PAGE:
- Matching bobbin thread (I used a standard white polyester embroidery bobbin)
- Narrow (1/8″) ribbon for zipper pull
Note: The back of the embroidery only shows on the inside of the front panel, which is not readily seen on this small bag so matching the bobbin thread is not a big deal.
Step 1: Print the design.
Using your embroidery software, print the design at actual size. You’ll use this as a pattern to cut all your pieces.
If you don’t have any software, then stitch out color 1 on cutaway to use as a template and add the same seam allownances.
I added an extra quarter inch to the sides and top and an extra half inch along the bottom for seam allowances. Precision cutting is not required, just don’t make them too small.
The outer line is the initial placement line and the final seam allowance is a mere 2mm inside this line so cutting them larger than I did for the photo sequence makes the final steps easier. The measurements listed here and shown on the cut out pattern pieces to the right are sufficient and will work for the other bags that use this construction technique.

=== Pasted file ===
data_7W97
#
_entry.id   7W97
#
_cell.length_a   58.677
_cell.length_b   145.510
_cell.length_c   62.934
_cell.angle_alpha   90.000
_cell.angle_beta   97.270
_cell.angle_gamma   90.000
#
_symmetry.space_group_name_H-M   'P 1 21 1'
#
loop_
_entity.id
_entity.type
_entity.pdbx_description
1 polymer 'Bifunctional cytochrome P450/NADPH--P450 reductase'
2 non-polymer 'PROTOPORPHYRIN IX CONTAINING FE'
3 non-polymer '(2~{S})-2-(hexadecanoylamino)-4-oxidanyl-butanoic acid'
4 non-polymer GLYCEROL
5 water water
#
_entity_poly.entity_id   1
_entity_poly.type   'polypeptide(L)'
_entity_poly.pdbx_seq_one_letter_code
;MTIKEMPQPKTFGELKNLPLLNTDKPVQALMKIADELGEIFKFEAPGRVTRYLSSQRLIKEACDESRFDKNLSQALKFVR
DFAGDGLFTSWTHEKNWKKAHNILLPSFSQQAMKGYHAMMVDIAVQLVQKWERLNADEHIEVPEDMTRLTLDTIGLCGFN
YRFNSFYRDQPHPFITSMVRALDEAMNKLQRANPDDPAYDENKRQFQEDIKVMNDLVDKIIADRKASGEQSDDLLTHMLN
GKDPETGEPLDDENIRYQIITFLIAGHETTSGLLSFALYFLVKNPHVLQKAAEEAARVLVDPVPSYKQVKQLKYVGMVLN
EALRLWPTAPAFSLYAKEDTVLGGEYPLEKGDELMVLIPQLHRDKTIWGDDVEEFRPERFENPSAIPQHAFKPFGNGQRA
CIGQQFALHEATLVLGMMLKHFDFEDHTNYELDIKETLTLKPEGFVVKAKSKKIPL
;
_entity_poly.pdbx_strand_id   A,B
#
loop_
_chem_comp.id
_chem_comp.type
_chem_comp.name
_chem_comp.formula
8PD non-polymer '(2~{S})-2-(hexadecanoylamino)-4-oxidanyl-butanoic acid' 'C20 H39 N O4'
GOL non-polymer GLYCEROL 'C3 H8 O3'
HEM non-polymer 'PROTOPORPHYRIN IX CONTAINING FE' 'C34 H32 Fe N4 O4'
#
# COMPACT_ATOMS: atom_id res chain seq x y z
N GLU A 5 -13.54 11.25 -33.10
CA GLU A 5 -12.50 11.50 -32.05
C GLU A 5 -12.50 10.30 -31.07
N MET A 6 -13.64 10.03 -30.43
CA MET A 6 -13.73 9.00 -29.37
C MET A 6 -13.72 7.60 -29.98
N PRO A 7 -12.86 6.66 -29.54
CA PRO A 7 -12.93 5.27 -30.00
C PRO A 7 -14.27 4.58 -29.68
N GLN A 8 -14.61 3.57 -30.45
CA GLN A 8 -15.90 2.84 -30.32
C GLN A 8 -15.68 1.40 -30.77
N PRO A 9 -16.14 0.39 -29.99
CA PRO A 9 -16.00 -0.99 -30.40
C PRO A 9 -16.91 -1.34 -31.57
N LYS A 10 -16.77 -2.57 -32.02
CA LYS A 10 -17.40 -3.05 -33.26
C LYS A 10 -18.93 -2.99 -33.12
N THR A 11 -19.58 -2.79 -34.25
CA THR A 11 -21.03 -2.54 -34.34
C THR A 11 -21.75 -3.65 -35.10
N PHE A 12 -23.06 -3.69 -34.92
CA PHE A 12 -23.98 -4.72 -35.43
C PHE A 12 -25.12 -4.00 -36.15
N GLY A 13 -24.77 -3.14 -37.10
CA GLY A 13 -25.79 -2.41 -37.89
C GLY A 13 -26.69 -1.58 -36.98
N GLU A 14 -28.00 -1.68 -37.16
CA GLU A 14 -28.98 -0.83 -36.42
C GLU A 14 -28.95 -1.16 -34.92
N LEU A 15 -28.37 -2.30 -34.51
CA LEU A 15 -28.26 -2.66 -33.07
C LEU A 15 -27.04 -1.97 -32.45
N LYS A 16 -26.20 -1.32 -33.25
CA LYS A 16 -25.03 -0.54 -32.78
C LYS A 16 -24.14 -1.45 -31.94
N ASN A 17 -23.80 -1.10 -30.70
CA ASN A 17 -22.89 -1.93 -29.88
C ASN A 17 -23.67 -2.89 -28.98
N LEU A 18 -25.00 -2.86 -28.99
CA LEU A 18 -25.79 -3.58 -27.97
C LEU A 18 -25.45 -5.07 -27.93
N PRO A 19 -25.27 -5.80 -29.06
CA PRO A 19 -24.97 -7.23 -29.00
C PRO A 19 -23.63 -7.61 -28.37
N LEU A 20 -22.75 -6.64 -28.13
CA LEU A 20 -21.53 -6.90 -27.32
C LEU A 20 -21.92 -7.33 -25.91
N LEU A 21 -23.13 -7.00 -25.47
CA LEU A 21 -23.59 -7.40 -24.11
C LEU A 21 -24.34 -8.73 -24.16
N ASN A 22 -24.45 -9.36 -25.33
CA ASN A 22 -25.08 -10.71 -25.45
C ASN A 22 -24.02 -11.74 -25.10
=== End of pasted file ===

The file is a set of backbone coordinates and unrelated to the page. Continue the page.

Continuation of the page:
Step 1b: Optional: Make a template for fussy cutting.
I traced key landmarks onto a piece of quilter’s template to make it easy to plan patterns for my project. I used this for both the front body area and the back panel to get the circular pattern on the fabric centered in those areas.
Step 2: Cut fabrics.
Using the full size pattern piece with the added seam allowances, cut one for the back and one for the lining. Cut one piece out of fusible interfacing and apply it to the wrong side of the back piece.